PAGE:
On Monday, October 2nd, 2017, it was officially announced that singer Tom Petty has passed away. When his passing was officially announced, I felt the same way I did about Prince’s passing. Tom Petty was another artist that got me through some of the roughest times of my life. There was something fascinating about his music that inspired my 80s fandom ever higher. I would like to recall several of his songs, and their impact on my life and writing.
My first introduction to Petty’s music actually came through “Weird” Al Yankovic. I heard his song “Stop Draggin’ My Car Around” in the early 90s, and I laughed, but I didn’t know that the song was a spoof. My mom was reluctant to let me watch MTV, but she didn’t have any problems with VH1. Because of that, on one of their 80s music programs, I saw the music video for “Stop Draggin’ My Heart Around” by Stevie Nicks, who dueted on the song with Petty. The song had a real attitude to it, and I thought it was catchy.
Although I enjoy love songs, anti-love songs can be good, too, and Petty was good at writing those. I was so impacted by this song that I performed it at a karaoke evening with Stacey, the woman who ran the evenings. Unfortunately, I had forgotten that Nicks’ vocals were the primary focus and Petty didn’t have that many vocal solos. It was a great song, though, and it opened the gateway to more of Petty’s work.
When it came to VH1, they often featured Tom Petty on there, whether it was his music videos, live concerts or interviews with him. On another one of their 80s programs, I saw the music video for “Don’t Come Around Here No More”. Another brilliant anti-love song, it also had one of the most creative videos of the 80s.
Quite a few people have expressed puzzlement at 80s music videos, wondering what the visuals had to do with the lyrics. This was one of the videos that puzzled those who viewed it, but to me, it’s an understandable thing. When you think about Alice In Wonderland, you notice that Alice was unwelcome in many parts of Wonderland, her logical thinking running contrary to the illogical world of Wonderland. For me, I find myself thinking of the Disney animated version, which climaxes with the Red Queen screaming “OFF WITH HER HEAD”, and everybody in Wonderland, including the friends she made, chasing her madly. Petty’s video takes the idea of “OFF WITH HER HEAD” to a conclusion with twisted logic, but logic nonetheless. Would the denizens of Wonderland have actually eaten her in other versions of the story? Scary stuff, but it does make you think.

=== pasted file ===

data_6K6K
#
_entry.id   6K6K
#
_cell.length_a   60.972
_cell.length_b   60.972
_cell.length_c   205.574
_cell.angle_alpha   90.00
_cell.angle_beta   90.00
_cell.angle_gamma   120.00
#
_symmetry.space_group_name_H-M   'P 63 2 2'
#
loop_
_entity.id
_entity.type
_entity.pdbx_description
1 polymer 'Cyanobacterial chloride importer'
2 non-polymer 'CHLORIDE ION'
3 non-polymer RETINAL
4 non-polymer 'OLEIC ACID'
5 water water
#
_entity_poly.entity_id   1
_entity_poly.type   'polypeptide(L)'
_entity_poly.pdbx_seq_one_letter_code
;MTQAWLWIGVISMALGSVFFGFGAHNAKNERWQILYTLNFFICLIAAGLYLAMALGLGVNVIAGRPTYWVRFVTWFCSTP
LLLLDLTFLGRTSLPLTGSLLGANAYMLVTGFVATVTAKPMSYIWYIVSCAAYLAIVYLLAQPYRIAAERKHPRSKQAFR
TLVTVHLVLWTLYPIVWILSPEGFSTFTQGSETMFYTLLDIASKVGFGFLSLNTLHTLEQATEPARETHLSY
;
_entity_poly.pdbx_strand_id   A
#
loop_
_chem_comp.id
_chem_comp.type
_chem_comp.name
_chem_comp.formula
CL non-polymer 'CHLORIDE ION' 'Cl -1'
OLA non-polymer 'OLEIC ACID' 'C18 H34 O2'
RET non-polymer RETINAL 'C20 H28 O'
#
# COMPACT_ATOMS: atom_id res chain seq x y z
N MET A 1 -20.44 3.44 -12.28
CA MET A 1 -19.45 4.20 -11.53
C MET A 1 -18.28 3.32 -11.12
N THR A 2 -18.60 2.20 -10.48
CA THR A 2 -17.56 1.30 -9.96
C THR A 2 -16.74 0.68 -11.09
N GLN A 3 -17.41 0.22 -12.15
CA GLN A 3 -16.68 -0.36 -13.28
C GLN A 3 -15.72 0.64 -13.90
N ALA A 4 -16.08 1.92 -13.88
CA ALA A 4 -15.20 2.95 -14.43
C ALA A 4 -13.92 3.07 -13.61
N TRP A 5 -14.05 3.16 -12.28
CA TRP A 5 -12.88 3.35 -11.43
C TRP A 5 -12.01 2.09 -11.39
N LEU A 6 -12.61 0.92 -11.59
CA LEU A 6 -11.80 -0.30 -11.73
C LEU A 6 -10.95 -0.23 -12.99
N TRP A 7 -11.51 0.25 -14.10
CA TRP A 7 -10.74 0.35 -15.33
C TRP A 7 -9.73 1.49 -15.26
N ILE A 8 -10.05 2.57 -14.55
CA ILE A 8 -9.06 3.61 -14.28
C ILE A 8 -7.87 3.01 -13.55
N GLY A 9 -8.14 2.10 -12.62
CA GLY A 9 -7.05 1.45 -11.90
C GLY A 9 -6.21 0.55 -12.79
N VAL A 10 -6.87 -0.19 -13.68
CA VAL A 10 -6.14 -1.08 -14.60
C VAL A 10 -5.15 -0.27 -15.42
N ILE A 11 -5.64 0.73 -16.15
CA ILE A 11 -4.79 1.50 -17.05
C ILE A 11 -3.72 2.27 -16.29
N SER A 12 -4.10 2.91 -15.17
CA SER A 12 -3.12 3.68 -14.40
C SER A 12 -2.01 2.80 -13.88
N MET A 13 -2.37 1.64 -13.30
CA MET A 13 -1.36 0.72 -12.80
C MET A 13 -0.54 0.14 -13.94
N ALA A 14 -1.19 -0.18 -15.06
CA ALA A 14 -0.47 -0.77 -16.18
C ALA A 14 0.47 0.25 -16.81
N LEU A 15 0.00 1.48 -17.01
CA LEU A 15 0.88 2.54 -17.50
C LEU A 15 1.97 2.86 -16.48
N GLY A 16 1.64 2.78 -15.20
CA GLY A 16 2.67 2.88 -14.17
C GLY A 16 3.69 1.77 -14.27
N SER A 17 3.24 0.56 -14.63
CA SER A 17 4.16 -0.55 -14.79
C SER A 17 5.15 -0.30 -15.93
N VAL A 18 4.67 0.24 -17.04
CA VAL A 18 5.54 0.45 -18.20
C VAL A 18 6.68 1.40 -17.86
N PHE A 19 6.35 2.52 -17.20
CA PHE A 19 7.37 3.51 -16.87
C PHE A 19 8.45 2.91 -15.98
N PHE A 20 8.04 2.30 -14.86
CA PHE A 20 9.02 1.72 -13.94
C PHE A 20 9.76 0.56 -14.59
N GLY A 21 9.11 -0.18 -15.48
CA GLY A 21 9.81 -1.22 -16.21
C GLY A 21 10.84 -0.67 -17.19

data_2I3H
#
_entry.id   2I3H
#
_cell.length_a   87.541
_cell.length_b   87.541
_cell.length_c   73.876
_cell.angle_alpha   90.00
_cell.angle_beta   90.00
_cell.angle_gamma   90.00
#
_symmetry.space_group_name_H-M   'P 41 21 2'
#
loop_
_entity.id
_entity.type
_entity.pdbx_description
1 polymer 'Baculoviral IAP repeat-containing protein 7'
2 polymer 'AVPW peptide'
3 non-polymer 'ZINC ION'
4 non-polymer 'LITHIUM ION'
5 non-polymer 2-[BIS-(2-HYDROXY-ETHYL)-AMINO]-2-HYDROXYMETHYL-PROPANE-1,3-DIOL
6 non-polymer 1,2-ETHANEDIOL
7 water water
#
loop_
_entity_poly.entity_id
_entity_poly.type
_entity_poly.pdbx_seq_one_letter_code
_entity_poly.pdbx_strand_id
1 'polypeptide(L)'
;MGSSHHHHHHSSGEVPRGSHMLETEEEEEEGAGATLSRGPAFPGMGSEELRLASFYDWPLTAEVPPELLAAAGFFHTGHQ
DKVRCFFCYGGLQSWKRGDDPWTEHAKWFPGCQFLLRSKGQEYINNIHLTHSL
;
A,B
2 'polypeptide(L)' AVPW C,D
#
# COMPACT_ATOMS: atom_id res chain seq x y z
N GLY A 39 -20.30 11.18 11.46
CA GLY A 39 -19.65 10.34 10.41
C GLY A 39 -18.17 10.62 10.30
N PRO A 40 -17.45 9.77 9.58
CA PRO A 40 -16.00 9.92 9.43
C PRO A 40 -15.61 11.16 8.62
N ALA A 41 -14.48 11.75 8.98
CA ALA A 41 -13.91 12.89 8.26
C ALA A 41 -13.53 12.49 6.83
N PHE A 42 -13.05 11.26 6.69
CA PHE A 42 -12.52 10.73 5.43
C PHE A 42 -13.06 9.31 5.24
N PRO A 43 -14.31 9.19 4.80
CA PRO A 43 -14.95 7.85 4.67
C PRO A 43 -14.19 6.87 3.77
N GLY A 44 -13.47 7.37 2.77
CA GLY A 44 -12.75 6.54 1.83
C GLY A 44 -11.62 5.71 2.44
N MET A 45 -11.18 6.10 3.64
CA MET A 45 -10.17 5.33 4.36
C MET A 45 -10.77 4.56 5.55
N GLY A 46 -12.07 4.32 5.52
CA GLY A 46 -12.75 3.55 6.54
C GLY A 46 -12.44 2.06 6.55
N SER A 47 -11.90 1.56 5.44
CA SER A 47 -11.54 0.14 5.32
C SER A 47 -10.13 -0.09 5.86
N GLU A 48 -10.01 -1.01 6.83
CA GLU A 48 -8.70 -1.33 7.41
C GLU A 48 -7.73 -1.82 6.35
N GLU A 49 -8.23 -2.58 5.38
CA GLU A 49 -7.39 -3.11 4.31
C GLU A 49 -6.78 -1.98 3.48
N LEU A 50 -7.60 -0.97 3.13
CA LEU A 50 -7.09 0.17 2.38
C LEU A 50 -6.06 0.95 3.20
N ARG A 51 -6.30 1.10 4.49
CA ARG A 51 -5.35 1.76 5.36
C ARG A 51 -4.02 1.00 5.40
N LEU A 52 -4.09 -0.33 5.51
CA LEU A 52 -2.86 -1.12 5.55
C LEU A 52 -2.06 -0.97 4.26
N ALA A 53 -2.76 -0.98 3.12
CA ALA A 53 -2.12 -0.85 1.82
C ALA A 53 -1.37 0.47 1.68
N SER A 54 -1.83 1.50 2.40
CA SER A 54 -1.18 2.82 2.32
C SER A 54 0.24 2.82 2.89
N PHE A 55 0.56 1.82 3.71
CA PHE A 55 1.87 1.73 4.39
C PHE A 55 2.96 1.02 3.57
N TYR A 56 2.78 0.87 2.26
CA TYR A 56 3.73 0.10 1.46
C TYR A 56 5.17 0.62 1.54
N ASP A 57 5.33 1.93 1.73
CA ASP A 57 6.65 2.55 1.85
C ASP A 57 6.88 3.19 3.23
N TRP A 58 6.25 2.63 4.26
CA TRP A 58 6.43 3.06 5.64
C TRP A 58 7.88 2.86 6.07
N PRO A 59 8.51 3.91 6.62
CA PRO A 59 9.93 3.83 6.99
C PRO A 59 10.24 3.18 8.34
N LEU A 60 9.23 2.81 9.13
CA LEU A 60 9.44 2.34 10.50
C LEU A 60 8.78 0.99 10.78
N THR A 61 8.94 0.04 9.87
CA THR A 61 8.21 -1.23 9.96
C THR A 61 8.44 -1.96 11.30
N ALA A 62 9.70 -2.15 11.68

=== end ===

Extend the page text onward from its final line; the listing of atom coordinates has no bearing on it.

In 2000, I saw Fast Times At Ridgemont High for the first time, and was impressed by not only the movie, but its’ soundtrack as well. As I was entering senior year in a special education program, my high school experiences were far different than those of the students at this fictional school. The 1977 song “American Girl” provided the perfect introduction to the school year for those fictional students, and really for the movie in general.
I think it might have worked differently if “American Girl” and The Go-Gos’ “We Got The Beat” had their placement switched in the movie. The women of the movie drive the story. From the major characters of Stacy (Jennifer Jason Leigh) and Linda (Phoebe Cates) to the smaller characters of Cindy (Kelli Maroney) and Lisa (Amanda Wyss), the ladies of the Ridgemont High universe are the driving force behind it, and “American Girl” could be used to describe all of them. That’s not to say I don’t like “We Got The Beat”. I very much do like it. I just think “American Girl” says more about the movie’s characters than “We Got The Beat”.